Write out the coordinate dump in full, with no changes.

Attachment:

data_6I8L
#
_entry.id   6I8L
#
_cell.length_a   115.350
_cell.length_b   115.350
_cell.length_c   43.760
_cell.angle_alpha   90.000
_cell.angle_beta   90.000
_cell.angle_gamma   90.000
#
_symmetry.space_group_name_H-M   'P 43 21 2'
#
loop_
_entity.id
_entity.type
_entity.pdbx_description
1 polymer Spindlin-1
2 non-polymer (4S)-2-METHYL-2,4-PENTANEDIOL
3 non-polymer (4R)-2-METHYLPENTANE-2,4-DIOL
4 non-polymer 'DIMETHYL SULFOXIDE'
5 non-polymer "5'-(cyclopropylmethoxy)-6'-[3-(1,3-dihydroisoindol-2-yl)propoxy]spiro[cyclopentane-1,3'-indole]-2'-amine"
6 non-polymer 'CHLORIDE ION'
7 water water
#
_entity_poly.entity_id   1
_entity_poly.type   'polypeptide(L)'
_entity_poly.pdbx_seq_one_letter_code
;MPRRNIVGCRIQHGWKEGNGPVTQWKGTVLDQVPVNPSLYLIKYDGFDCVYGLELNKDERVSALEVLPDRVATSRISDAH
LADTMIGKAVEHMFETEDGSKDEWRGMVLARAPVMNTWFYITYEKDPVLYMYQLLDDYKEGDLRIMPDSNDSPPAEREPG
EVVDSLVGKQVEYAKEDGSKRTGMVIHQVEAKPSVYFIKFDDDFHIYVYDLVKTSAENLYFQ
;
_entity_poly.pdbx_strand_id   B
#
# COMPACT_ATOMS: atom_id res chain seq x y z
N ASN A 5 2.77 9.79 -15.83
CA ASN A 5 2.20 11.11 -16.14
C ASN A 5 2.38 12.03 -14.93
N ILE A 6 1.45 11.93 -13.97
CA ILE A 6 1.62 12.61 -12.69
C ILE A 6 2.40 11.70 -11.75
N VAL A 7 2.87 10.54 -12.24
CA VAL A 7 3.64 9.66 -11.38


data_6I8L
#
_entry.id   6I8L
#
_cell.length_a   115.350
_cell.length_b   115.350
_cell.length_c   43.760
_cell.angle_alpha   90.000
_cell.angle_beta   90.000
_cell.angle_gamma   90.000
#
_symmetry.space_group_name_H-M   'P 43 21 2'
#
loop_
_entity.id
_entity.type
_entity.pdbx_description
1 polymer Spindlin-1
2 non-polymer (4S)-2-METHYL-2,4-PENTANEDIOL
3 non-polymer (4R)-2-METHYLPENTANE-2,4-DIOL
4 non-polymer 'DIMETHYL SULFOXIDE'
5 non-polymer "5'-(cyclopropylmethoxy)-6'-[3-(1,3-dihydroisoindol-2-yl)propoxy]spiro[cyclopentane-1,3'-indole]-2'-amine"
6 non-polymer 'CHLORIDE ION'
7 water water
#
_entity_poly.entity_id   1
_entity_poly.type   'polypeptide(L)'
_entity_poly.pdbx_seq_one_letter_code
;MPRRNIVGCRIQHGWKEGNGPVTQWKGTVLDQVPVNPSLYLIKYDGFDCVYGLELNKDERVSALEVLPDRVATSRISDAH
LADTMIGKAVEHMFETEDGSKDEWRGMVLARAPVMNTWFYITYEKDPVLYMYQLLDDYKEGDLRIMPDSNDSPPAEREPG
EVVDSLVGKQVEYAKEDGSKRTGMVIHQVEAKPSVYFIKFDDDFHIYVYDLVKTSAENLYFQ
;
_entity_poly.pdbx_strand_id   B
#
# COMPACT_ATOMS: atom_id res chain seq x y z
N ASN A 5 2.77 9.79 -15.83
CA ASN A 5 2.20 11.11 -16.14
C ASN A 5 2.38 12.03 -14.93
N ILE A 6 1.45 11.93 -13.97
CA ILE A 6 1.62 12.61 -12.69
C ILE A 6 2.40 11.70 -11.75
N VAL A 7 2.87 10.54 -12.24
CA VAL A 7 3.64 9.66 -11.38